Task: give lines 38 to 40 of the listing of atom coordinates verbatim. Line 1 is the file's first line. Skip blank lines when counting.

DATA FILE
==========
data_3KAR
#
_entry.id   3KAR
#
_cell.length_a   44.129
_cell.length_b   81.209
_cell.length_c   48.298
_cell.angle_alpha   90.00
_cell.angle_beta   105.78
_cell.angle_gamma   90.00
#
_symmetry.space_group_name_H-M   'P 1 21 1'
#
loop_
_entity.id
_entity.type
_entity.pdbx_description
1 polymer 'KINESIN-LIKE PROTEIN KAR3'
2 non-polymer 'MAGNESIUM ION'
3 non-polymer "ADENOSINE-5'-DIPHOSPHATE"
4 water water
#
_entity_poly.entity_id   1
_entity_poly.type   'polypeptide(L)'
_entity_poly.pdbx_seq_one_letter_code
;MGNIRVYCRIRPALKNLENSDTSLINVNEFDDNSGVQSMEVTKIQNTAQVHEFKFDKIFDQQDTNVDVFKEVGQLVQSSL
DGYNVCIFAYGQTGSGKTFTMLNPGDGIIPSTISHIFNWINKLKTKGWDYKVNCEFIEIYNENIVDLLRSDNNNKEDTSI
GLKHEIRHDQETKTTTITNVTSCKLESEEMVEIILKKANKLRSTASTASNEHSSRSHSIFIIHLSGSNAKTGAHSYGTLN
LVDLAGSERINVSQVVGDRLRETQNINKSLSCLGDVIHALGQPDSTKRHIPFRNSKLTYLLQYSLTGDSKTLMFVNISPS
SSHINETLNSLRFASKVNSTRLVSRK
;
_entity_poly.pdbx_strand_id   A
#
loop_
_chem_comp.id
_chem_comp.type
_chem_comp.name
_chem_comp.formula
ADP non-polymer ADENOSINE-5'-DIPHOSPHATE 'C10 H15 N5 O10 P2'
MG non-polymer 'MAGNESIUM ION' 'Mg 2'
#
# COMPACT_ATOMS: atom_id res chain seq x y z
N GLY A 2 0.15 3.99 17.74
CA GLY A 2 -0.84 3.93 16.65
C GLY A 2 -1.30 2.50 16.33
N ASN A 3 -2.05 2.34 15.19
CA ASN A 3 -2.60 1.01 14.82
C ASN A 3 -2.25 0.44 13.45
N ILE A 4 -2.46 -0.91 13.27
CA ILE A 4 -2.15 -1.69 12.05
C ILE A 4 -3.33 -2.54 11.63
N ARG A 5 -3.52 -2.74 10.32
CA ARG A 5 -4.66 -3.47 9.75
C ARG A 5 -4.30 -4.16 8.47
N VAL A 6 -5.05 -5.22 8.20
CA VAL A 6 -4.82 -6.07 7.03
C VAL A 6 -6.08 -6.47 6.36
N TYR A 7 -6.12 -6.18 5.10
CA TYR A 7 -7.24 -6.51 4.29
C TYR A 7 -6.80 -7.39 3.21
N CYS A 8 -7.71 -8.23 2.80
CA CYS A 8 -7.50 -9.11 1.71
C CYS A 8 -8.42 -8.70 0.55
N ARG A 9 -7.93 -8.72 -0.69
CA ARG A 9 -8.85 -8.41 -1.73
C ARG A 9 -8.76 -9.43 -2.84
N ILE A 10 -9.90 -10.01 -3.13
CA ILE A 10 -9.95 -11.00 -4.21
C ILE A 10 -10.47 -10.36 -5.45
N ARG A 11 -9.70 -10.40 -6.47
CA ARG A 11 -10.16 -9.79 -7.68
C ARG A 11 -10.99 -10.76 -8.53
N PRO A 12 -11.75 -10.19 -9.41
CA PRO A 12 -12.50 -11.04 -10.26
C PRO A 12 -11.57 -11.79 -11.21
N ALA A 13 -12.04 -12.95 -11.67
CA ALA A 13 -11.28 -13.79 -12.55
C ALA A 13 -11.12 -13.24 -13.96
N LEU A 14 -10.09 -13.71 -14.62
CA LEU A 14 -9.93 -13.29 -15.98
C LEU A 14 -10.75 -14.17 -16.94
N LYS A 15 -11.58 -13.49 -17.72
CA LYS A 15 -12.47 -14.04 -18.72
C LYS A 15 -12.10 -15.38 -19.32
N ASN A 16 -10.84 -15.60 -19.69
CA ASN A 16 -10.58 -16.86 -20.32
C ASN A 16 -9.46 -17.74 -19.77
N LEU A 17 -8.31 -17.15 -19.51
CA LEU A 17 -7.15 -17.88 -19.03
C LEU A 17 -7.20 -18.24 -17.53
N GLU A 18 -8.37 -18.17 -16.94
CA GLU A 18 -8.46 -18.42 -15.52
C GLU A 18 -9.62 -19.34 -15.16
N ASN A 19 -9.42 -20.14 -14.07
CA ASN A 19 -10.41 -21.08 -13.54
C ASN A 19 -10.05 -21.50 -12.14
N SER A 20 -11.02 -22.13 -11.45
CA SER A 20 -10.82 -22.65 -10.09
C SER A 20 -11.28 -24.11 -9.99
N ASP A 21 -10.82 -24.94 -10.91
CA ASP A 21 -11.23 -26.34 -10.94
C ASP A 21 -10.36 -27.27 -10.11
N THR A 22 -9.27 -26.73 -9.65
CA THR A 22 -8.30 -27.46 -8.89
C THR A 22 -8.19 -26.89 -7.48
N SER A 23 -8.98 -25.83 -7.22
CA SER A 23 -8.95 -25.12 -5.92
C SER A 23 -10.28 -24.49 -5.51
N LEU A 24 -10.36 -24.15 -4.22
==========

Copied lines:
_chem_comp.formula
ADP non-polymer ADENOSINE-5'-DIPHOSPHATE 'C10 H15 N5 O10 P2'
MG non-polymer 'MAGNESIUM ION' 'Mg 2'